The injured bird being cared for at the Wildlife Center appears to be on the mend. The shoulder injury seems to be healing well and the veterinarians are pleased with the alignment of the fractured coracoid. The falcon was given an eye exam at the Virginia-Maryland Regional College of Veterinary Medicine at Virginia Tech on October 21st. The bird’s right eye appeared to be healing, with reattachment of the retina. The bird will likely be re-examined in another 4-5 weeks to assess the healing of the eye and to check the falcon’s sight.
In the meantime, events have been unfolding in Richmond. On Thursday, October 21st, a DGIF biologist in downtown Richmond observed a pair of adult falcons as they harassed vultures and fed on prey. A conversation with building management at the Riverfront Plaza, where the falcon pair has bred since 2006, revealed that maintenance workers on the roof of the West Tower were harassed by a pair of falcons on Saturday, October 16th, only four days after the injured bird was transported to The Wildlife Center. On Friday, October 22nd, two DGIF biologists visited the roof of the Riverfront Plaza West Tower, confirming the banded male and an unbanded female.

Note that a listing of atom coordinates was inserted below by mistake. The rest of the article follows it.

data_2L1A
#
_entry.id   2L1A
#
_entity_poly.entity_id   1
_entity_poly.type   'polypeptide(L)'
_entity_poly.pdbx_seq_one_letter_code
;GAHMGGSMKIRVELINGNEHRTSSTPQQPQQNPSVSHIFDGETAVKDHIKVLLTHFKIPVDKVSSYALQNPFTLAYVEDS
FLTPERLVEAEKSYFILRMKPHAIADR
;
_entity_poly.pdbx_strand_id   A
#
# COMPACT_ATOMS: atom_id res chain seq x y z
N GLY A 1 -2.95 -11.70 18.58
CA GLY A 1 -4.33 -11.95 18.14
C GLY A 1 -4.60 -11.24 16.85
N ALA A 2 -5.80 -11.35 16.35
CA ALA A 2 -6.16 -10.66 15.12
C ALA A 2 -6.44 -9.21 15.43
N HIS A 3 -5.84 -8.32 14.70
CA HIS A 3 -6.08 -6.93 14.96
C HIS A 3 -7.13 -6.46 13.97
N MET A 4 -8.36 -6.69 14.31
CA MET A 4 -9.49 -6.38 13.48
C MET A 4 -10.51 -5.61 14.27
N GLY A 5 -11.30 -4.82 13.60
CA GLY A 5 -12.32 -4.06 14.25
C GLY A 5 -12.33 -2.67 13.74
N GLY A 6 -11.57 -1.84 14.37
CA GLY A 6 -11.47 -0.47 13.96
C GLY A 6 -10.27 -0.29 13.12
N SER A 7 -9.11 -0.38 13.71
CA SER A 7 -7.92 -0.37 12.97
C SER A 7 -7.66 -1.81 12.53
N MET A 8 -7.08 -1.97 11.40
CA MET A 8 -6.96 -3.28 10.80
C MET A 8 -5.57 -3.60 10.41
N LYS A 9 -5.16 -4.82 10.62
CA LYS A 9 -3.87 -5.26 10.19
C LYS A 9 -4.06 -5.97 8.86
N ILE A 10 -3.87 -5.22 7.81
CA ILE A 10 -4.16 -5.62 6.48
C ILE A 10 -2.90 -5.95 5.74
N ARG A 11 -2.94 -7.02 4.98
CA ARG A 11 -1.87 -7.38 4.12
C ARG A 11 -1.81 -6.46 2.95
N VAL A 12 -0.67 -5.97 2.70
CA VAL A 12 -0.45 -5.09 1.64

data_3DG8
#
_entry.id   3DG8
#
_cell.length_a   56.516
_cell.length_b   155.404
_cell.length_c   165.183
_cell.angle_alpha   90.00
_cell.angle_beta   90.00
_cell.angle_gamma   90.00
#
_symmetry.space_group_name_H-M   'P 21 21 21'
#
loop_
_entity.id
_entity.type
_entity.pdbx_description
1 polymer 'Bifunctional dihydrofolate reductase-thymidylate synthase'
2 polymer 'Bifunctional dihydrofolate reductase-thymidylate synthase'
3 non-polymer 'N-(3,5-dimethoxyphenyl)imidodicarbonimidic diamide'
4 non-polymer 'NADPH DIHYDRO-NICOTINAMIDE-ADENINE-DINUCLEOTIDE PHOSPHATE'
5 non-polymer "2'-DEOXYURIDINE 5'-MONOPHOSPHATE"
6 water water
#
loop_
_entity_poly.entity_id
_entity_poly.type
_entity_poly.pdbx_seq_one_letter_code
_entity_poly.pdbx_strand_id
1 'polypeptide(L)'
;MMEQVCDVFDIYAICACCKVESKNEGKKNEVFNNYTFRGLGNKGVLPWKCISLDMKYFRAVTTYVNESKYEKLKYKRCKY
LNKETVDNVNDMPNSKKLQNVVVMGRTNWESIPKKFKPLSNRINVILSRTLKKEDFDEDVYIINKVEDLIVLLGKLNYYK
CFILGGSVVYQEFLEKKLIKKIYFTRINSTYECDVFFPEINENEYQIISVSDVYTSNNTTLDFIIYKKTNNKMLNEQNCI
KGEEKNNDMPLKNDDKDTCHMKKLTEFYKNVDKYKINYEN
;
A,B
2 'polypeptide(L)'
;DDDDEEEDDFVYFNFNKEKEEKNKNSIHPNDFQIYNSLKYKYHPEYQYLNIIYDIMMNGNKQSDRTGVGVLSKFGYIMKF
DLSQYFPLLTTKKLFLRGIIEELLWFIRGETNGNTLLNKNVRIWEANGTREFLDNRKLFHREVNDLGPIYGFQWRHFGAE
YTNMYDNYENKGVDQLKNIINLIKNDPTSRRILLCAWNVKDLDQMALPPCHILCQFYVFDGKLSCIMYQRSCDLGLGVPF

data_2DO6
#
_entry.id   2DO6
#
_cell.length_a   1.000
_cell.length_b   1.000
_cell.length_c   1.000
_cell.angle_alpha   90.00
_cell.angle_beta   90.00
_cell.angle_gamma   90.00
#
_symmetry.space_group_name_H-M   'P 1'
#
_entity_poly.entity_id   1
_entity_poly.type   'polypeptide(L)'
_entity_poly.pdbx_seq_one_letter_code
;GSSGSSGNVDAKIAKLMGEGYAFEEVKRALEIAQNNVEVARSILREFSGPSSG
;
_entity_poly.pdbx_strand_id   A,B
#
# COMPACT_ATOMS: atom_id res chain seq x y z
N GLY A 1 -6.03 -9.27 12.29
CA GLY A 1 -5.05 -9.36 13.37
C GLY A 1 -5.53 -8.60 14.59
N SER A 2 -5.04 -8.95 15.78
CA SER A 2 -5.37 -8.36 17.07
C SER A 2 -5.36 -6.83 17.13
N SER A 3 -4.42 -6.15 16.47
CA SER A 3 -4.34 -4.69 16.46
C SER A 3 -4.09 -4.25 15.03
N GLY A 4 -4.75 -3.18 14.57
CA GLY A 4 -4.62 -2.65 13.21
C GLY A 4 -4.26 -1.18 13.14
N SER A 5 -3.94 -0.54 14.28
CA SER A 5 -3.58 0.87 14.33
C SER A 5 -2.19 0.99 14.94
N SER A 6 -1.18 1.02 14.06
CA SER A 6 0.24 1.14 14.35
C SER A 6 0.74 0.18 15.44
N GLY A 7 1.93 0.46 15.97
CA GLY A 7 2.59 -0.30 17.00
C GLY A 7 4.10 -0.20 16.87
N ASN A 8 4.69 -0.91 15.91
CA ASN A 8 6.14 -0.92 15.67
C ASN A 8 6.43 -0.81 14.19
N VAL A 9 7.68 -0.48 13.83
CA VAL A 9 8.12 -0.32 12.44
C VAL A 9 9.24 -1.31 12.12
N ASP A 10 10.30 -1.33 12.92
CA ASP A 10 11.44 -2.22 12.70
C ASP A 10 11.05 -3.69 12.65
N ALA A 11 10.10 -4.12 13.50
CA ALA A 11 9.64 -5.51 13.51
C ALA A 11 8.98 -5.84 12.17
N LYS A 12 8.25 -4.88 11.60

Close comparison of photographs of the breeding female of the Richmond pair with photos of the injured bird provided by the Wildlife Center strongly suggests that the female currently in downtown Richmond is the original female of the pair. There are certain structural characteristics of the bill and head, along with bill and leg coloration, that differ markedly between these sets of photographs. In addition, there is great consistency in the pattern of barring on the belly between pictures of the breeding female and the bird that was observed in Richmond last Friday.
When the injured bird was first picked up in downtown Richmond on October 12th, superficial similarities to the breeding female of the falcon pair, as well as its unbanded status, led to the guarded conclusion that the two were one and the same. At this point in time, however, after closely examining the available photos, and comparing notes with staff at The Wildlife Center and The Center for Conservation Biology, we feel that this is a case of mistaken identity; and that the breeding female is soaring her usual haunts over downtown Richmond.